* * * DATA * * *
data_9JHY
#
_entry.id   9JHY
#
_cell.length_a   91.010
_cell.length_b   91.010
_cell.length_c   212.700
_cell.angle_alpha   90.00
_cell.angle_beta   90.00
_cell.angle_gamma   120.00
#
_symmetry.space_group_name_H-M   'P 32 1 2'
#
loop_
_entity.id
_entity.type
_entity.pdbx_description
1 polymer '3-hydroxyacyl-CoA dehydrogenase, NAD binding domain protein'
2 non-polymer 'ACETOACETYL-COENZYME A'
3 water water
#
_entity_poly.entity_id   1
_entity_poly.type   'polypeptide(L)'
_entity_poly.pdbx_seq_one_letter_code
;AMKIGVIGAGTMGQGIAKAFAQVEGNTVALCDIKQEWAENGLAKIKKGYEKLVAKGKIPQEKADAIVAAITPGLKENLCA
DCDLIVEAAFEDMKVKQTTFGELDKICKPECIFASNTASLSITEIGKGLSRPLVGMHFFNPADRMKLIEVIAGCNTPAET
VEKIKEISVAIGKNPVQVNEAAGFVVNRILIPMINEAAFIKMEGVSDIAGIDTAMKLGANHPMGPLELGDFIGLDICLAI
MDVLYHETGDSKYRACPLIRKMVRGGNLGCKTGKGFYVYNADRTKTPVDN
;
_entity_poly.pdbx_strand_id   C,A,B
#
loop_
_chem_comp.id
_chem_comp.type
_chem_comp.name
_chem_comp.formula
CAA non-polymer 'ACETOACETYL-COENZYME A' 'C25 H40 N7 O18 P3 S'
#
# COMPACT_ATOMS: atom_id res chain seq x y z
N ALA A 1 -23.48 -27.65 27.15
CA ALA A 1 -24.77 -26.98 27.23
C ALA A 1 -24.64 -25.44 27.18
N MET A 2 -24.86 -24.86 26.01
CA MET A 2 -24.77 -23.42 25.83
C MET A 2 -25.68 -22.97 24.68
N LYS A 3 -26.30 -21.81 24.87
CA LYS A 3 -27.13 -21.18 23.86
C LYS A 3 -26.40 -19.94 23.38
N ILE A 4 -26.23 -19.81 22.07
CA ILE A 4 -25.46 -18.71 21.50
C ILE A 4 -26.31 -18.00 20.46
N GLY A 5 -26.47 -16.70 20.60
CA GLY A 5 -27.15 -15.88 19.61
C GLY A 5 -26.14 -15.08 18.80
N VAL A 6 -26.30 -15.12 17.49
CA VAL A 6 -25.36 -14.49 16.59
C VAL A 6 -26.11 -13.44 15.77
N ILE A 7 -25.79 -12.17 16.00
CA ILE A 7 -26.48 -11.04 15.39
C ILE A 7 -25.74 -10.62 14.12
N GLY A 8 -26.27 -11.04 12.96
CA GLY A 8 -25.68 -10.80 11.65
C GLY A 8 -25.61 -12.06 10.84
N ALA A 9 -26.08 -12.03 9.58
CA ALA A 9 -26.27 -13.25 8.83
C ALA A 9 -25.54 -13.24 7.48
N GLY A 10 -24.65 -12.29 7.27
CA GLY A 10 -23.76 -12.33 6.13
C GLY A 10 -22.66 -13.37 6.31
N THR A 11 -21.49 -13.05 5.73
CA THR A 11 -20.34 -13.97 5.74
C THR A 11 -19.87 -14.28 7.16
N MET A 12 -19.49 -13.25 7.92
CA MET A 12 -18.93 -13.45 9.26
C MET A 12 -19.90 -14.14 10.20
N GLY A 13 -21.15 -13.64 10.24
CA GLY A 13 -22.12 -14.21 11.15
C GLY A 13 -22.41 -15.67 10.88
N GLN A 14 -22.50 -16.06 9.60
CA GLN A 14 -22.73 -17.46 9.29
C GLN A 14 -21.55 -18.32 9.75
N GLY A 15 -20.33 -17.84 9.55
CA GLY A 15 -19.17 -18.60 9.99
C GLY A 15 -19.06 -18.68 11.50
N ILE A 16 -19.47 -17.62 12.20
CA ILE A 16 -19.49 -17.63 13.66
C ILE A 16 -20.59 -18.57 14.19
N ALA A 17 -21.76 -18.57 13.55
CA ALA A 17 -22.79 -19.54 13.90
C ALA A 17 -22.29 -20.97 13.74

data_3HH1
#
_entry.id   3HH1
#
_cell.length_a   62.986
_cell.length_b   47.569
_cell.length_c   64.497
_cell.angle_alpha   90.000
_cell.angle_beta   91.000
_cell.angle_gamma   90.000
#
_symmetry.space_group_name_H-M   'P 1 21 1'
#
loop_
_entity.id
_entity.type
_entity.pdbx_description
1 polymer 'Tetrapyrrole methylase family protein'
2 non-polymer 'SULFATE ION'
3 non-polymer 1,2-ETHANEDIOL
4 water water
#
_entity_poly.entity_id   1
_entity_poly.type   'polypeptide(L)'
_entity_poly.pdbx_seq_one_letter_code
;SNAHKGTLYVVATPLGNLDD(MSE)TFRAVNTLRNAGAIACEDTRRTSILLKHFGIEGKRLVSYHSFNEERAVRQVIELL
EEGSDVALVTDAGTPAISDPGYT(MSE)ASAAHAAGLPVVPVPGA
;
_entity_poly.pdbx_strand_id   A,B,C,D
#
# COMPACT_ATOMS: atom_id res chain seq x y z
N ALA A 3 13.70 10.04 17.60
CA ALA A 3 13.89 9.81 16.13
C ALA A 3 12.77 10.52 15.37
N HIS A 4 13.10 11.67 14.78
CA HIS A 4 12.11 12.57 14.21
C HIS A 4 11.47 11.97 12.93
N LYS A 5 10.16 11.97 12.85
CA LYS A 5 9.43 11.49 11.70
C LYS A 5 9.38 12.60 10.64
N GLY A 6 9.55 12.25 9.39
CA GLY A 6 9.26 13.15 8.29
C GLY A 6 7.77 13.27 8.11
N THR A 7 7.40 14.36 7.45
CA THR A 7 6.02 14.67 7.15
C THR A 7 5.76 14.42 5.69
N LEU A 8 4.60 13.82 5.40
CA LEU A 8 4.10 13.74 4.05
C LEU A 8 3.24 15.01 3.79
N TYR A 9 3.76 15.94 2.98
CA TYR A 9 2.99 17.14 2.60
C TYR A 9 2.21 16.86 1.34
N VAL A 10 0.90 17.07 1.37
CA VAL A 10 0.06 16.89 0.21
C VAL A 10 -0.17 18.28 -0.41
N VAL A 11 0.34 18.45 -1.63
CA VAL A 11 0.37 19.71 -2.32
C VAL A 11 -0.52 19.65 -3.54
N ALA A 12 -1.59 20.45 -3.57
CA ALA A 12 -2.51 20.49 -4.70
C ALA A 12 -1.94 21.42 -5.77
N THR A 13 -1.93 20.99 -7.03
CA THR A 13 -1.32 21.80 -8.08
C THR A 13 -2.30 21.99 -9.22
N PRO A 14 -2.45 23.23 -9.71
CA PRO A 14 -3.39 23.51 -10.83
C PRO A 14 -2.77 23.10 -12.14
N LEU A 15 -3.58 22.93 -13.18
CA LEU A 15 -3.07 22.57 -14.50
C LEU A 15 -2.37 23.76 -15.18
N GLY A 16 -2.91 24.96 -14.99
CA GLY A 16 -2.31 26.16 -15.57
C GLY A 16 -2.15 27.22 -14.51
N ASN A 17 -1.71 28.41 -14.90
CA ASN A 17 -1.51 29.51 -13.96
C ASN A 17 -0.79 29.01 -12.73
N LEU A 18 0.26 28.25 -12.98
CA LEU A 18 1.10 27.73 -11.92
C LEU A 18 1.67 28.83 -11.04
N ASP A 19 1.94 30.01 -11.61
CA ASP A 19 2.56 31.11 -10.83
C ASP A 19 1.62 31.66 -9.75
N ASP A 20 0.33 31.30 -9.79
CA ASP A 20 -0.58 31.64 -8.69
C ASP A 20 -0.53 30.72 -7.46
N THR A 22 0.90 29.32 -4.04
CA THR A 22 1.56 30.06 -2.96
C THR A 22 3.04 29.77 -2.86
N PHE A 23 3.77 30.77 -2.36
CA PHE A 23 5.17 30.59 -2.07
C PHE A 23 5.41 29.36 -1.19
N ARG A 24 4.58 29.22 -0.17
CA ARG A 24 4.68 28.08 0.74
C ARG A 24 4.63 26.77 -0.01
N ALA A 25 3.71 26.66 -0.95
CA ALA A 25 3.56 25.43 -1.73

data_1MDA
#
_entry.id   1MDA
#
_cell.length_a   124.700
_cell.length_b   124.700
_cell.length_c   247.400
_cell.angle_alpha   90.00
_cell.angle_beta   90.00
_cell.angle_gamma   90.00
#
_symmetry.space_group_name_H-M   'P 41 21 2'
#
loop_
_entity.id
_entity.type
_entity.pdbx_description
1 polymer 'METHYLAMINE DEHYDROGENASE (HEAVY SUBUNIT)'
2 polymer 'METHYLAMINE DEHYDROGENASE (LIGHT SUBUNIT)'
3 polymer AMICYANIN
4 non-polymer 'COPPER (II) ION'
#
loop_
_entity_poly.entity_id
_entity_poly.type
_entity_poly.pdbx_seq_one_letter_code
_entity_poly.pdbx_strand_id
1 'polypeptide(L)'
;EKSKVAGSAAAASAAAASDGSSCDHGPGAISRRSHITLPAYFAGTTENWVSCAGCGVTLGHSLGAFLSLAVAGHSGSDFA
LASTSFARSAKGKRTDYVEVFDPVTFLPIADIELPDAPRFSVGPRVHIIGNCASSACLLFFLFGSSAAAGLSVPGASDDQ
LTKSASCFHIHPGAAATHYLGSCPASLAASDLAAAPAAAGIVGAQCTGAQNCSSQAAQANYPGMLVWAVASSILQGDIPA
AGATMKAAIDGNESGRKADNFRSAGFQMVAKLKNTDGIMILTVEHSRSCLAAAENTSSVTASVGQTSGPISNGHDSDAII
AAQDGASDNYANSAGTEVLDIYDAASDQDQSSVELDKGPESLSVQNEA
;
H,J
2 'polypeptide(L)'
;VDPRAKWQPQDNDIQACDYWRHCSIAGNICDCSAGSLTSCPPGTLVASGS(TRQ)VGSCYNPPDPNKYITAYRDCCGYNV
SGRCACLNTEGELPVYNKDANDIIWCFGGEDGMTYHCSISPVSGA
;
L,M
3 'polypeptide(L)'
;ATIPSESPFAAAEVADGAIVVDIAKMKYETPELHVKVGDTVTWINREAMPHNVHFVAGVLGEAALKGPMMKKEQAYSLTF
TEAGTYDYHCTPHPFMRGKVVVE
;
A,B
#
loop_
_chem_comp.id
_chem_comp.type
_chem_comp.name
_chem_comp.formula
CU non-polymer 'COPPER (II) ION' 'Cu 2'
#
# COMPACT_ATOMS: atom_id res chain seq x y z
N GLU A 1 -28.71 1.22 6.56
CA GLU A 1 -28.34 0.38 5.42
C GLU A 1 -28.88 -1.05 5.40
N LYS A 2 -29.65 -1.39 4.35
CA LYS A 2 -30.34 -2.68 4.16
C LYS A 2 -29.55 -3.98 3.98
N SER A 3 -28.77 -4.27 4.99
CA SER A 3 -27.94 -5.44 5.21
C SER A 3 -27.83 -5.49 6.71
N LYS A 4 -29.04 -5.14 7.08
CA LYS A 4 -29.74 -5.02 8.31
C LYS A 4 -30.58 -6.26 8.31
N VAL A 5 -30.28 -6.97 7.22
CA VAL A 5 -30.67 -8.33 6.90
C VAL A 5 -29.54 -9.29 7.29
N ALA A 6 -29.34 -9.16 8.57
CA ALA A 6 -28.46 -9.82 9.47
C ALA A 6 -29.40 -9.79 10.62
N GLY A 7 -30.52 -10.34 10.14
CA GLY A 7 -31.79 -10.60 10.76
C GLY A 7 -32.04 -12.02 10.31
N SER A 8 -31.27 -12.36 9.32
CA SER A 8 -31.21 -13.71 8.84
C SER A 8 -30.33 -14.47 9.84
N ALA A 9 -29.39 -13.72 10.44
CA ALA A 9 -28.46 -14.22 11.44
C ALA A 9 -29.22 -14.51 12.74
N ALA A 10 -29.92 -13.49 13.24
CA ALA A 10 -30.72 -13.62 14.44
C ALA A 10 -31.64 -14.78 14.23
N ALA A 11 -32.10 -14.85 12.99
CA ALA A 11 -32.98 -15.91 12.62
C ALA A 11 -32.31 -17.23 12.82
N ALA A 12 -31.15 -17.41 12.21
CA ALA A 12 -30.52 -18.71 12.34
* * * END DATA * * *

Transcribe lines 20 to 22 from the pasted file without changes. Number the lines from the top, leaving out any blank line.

3 water water
#
_entity_poly.entity_id   1